It also means that I plan to be out to my kid. Being out to your kids, as a bisexual person, is a deeply personal choice. I want my kid, when they are old enough to understand concepts like gender and love, to know that there are many identities out there. I want them to know that a woman can love a woman, or a man, or a genderfluid person, or all of the above, or none of the above, or…something else. I want them to know who I am, all of me, and that it is perfectly fine to be bisexual or lesbian or gay or straight or asexual or some other identity. There are things I will keep from my future kid, for sure, but I don’t want my sexual orientation to be one of those things.

Lastly, it means that I plan to write and speak about my experiences as a bisexual parent, adding to the growing voices around the diversity of queer families. We need at least one Google hit for “bisexual parent” that is…actually for, by, and about bisexual parents.

Doing Away With Gendered Parenting Roles

“Two moms are better than one!”

“Moms do it best!”

“He’s a really good dad!”

“Just wait ’til your father gets home!”

As we began exploring what parenting might look like for us, we knew pretty early on that W was going to be just as active and probably slightly more active in raising our future kid. In our Western cultural norms, this means that W, being a dude, is a super-duper amazing dad. Or a Mr. Mom.

Because deep deep down (OK, actually not that deep down), we equate “parenting” with “mommy.” W wants to be a great dad. But he’s not a Mr. Mom. He’s a Mr. Dad.

PROOF: Go to the Parenting website right now. Parenting is the largest magazine for parents in the US market, known for their 3 magazines: Parenting, BabyTalk, and Working Mother. Just go to the regular homepage. Count how many times you see mommy vs. daddy vs. gender-neutral articles. Yup, told ya’ so.

The outdated notion that women are better at parenting is boring, cliché, and simply untrueWhile it may seem like not-a-big-deal, perpetuating the idea that mom=parent is dangerous. There is no biological argument to be made that kids need a mom and a dad, though that is exactly what has been argued in court time and again by anti-same-gender marriage folks. Any person can be a great parent. Or a horrible parent. Any person can be a nurturing parent. Or a stern parent. Or teach their kid to cook. Or to throw a baseball.

This way of thinking is also damaging to single parents. If you need a man and woman, single parents are lacking one half of the ideal parenting structure. The unspoken stereotype is that a single parent is, or should be, someone who is looking to not be single anymore. About 1/4 of U.S. families are headed by single moms and about 6% by single dads. Our system doesn’t do nearly enough to support single parents, making it so that many single parents live in poverty, but the issue with single parenting is not that the person lacks a partner. Some single parents may feel that they would prefer a partner. Some are happy with their families, just the way they are. It makes the stigma even higher for single dads, who are either viewed as super men or as incompetent idiots when it comes to parenting, by nature of their gender. (Also see, man can’t cook/clean stereotypes.)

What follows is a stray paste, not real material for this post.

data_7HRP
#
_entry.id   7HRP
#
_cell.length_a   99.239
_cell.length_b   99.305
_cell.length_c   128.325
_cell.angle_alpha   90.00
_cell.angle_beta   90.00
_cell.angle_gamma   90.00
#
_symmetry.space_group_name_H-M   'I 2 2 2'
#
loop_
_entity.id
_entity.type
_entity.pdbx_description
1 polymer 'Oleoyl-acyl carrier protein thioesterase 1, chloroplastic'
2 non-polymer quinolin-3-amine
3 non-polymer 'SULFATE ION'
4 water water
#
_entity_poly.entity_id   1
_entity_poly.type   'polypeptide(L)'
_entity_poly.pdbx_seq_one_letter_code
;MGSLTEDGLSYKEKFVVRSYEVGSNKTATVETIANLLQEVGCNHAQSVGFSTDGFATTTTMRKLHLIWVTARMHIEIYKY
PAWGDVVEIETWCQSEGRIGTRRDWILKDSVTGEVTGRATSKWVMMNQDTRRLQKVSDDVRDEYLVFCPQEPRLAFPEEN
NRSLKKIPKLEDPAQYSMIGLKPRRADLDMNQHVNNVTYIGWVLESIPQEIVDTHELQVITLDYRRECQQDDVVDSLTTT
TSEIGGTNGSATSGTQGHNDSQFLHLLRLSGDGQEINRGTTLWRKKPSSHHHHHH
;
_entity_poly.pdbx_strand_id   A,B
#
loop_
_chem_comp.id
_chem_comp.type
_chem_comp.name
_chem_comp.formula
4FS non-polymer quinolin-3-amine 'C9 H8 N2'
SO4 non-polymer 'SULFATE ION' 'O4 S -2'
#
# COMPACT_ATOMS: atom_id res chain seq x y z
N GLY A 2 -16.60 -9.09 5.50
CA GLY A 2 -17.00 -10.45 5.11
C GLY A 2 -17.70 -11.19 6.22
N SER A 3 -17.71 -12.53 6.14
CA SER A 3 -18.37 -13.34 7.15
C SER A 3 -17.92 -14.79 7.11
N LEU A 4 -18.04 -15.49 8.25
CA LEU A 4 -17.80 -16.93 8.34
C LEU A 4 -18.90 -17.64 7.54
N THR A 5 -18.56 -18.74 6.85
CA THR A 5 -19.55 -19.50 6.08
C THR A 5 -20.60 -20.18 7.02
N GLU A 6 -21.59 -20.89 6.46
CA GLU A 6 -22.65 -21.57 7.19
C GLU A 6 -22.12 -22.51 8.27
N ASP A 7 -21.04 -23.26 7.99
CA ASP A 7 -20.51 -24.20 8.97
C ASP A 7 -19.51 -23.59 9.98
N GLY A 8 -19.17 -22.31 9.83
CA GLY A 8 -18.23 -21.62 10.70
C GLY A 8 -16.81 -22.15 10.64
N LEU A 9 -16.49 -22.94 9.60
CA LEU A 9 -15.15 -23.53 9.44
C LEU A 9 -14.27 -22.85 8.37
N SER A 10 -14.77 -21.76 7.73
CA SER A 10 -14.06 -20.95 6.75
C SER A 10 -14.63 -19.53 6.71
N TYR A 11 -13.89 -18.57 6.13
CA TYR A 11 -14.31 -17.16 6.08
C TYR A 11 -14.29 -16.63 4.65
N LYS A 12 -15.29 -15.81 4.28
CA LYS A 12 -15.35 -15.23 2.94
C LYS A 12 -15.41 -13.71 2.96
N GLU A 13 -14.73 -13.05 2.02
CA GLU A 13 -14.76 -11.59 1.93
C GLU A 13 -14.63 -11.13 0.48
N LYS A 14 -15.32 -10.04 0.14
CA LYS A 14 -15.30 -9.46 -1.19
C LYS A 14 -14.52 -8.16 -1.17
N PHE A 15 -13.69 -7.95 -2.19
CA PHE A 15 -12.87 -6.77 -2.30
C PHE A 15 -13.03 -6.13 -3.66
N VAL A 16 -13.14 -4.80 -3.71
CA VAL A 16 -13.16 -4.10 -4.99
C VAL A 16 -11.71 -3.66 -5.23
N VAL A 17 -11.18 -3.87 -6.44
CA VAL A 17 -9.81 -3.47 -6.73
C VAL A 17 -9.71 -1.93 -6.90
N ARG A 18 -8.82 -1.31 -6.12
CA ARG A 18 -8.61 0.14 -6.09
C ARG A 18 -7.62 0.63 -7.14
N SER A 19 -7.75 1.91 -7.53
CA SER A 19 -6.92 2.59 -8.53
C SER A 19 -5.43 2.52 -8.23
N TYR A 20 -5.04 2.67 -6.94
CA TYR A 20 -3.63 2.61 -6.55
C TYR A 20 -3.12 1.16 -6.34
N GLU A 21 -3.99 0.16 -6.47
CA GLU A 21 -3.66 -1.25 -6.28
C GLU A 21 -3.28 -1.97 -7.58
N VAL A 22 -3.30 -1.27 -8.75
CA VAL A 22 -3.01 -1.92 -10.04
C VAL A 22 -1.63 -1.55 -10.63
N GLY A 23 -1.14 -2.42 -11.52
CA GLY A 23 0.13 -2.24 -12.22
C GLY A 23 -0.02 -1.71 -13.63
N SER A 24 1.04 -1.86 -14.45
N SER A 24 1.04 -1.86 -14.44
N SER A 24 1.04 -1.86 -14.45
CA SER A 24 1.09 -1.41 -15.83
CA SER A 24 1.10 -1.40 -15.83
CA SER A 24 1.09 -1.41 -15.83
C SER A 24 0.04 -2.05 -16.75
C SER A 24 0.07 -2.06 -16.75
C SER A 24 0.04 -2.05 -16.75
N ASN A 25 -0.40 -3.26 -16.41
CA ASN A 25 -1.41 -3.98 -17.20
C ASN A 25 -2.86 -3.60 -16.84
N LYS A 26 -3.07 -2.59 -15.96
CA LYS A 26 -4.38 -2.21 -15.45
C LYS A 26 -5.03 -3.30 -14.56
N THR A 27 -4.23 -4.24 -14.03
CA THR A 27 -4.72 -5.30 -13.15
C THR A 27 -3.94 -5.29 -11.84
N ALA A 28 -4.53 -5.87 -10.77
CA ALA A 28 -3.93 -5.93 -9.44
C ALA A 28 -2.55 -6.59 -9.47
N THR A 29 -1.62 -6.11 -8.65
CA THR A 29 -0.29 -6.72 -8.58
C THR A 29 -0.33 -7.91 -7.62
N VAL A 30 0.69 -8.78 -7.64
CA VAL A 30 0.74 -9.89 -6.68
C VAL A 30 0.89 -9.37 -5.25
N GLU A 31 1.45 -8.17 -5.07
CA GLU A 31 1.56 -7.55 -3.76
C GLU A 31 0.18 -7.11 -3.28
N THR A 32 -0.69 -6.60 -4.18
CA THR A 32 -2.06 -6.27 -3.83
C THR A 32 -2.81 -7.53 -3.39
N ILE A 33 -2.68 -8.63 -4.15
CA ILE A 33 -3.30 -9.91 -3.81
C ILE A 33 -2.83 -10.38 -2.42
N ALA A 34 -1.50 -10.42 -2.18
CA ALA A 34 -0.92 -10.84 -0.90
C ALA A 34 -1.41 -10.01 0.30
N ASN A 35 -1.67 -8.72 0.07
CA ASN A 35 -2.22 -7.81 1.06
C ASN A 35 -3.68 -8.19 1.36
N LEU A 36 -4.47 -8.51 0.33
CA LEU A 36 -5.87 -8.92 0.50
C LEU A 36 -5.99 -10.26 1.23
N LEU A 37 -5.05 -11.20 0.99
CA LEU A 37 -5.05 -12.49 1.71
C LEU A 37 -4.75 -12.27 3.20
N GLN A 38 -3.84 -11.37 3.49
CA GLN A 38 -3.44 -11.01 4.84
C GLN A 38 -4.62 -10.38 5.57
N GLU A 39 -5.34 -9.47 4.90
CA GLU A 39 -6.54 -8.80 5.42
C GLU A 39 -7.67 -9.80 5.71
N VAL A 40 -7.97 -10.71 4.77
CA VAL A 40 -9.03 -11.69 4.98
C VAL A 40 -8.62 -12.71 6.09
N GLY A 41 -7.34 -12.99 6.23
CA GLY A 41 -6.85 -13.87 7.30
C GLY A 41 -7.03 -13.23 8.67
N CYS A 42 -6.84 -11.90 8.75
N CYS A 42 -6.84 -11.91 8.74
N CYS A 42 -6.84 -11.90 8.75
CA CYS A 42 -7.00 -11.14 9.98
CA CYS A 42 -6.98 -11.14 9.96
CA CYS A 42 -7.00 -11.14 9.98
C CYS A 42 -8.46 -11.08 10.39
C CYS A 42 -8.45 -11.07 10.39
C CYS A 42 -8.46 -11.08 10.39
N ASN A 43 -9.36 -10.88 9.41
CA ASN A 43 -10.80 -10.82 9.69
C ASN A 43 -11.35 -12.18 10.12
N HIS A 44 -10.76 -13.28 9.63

It is the reason we can’t stop talking about “working women” or ,”Can women have it all?!” As long as women are the ones expected to do most of the housework and parenting, it doesn’t matter if they are also the CEO of a Fortune 500. They truly can’t have it all and not because it is too high of a goal. Because the gendered system is flawed. This is the reason K never saw herself having kids. Because you can’t have it all. So K picked career and community activism and social justice over family. Even now, K is having to think about which boards she will resign from, how many after-work meetings she can rationally commit to each week (since W works nights and someone has to be home). Until parenting is gender neutral, seen as something that anyone has equal skills and responsibility for, and until we really address reforms that make it possible to work AND parent, like, you know, PAID PARENTAL LEAVE, we’ll have to keep reading annoying pseudo-feminist pieces about women “having it all.” Noooooooo!

Lastly, this thinking continues to put gender into a binary system. What about folks who, like W, don’t identify strongly as Man or Woman. Like many people in the transgender community, W doesn’t feel strongly that he is the man of the family, but he definitely isn’t a woman. He is definitely not cisgender. So he leans towards the man box. But just slightly outside of it.And, of course, there are also people who identify as genderqueer or genderfluid. What about them?

One of the discussions we had early on was whether there was another word for “dad” that would be more fitting for W. We found some lesbian dads and queer parents using “Baba,” but we’re not sure if that works for us. There really aren’t widely recognized words yet for parents who fall outside of “mom” or “dad.”

Until we start challenging the notion of gendered parenting roles, all of us, not just queer parents, we will continue to struggle to break free from the weight of socially ingrained parenting stereotypes. First step, change the way we talk about parenting. Celebrate all types of parents and families. Affirm that a good parent can be a parent of any gender or relationship status. Stop saying that kids need “male role models” or “a mom’s love,” even if you have the best intentions. Maybe one day we will be like Sweden and have a gender neutral toy catalog. Until then, keep on keeping on, mamas, papas, babas, and parents of all stripes.

Try Not to Be Weird

This post is by K.

Sitting in the driveway in my car, early autumn, W in the passenger seat, engine off:

Me: “I think [having kids] is going to be a super interesting project. Like, probably the most interesting project I ever take on.”

W: “Uh, K…you can’t call kids a ‘project.’ It’s weird.”